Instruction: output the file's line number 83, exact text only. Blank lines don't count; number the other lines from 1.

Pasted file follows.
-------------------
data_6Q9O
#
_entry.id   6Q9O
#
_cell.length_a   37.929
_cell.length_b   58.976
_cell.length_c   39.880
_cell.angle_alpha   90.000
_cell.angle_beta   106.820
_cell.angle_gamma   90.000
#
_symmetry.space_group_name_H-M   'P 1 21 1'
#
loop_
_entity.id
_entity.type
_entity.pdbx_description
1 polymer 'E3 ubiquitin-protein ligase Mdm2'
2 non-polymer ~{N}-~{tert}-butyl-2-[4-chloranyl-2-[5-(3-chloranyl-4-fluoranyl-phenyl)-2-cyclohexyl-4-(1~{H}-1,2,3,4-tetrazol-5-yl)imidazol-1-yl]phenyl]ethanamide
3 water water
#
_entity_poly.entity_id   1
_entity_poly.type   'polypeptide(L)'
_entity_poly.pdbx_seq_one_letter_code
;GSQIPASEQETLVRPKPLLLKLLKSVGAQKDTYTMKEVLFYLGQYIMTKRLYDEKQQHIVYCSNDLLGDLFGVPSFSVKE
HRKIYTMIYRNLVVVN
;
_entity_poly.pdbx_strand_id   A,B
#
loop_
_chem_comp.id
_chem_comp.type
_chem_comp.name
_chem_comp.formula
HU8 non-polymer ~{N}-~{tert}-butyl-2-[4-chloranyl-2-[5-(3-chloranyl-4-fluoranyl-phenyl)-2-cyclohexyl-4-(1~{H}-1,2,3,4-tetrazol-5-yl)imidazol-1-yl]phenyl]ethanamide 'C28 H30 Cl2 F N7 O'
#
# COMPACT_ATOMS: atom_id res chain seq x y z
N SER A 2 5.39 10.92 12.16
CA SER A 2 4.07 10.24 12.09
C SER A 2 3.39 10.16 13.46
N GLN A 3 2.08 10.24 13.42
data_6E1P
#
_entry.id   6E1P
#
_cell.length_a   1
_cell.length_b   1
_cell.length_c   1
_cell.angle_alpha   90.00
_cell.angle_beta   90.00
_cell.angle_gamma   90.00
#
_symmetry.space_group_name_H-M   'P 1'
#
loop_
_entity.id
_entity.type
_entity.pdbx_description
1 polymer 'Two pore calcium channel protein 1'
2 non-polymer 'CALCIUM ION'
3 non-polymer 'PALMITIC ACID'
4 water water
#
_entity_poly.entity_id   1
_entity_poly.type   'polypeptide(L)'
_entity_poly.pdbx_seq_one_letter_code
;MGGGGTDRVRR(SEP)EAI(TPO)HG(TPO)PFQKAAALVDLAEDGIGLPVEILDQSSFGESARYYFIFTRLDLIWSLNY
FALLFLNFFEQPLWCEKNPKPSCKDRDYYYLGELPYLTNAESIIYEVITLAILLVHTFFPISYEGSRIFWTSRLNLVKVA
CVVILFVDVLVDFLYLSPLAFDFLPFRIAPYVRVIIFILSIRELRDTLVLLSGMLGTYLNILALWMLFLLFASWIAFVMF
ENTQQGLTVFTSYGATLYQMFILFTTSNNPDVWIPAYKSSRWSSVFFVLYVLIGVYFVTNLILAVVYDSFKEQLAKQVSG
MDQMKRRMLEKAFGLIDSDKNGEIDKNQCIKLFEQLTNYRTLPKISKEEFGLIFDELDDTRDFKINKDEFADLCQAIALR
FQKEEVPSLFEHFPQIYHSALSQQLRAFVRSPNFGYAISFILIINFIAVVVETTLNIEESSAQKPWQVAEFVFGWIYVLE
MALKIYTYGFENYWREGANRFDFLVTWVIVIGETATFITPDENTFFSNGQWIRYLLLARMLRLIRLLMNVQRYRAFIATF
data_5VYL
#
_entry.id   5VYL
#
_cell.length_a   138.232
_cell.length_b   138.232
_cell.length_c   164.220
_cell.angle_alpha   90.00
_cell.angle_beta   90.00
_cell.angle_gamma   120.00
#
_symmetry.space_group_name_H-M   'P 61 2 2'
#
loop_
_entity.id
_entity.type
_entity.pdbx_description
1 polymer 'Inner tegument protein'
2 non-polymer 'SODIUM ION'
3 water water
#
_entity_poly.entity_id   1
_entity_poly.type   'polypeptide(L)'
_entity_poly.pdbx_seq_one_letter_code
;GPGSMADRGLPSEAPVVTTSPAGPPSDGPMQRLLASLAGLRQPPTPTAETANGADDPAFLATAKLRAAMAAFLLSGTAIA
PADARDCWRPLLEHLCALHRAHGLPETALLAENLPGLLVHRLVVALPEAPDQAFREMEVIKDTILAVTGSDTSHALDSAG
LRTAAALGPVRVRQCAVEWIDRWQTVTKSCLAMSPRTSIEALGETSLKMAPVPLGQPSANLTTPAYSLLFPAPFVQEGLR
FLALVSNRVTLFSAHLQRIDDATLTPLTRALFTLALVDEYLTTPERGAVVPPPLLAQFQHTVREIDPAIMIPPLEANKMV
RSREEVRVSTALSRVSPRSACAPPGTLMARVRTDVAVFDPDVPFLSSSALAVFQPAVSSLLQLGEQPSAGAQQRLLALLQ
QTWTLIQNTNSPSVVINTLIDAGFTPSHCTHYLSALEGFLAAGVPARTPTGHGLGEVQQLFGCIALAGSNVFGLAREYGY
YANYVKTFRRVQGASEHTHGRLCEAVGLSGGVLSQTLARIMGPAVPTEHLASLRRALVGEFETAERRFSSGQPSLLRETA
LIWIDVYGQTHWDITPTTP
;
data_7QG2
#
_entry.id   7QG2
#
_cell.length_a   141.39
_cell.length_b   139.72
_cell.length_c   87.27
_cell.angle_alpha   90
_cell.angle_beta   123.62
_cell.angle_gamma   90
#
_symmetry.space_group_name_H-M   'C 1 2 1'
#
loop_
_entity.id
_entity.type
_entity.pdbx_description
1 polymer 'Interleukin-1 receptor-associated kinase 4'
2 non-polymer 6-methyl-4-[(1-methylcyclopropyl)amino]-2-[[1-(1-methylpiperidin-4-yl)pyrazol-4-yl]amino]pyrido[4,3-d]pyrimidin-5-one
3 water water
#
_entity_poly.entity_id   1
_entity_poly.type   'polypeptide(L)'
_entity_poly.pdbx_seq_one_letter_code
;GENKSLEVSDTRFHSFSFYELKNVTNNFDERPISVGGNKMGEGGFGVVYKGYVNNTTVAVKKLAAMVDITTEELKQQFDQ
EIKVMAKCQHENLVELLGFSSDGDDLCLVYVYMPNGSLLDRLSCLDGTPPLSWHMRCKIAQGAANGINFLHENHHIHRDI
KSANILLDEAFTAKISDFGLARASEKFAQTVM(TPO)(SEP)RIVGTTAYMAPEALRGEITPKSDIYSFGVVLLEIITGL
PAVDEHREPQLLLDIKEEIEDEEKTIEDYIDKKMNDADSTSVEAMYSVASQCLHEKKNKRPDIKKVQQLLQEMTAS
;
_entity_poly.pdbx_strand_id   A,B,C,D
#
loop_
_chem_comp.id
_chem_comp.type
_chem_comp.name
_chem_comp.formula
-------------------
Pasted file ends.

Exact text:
_cell.angle_gamma   120.00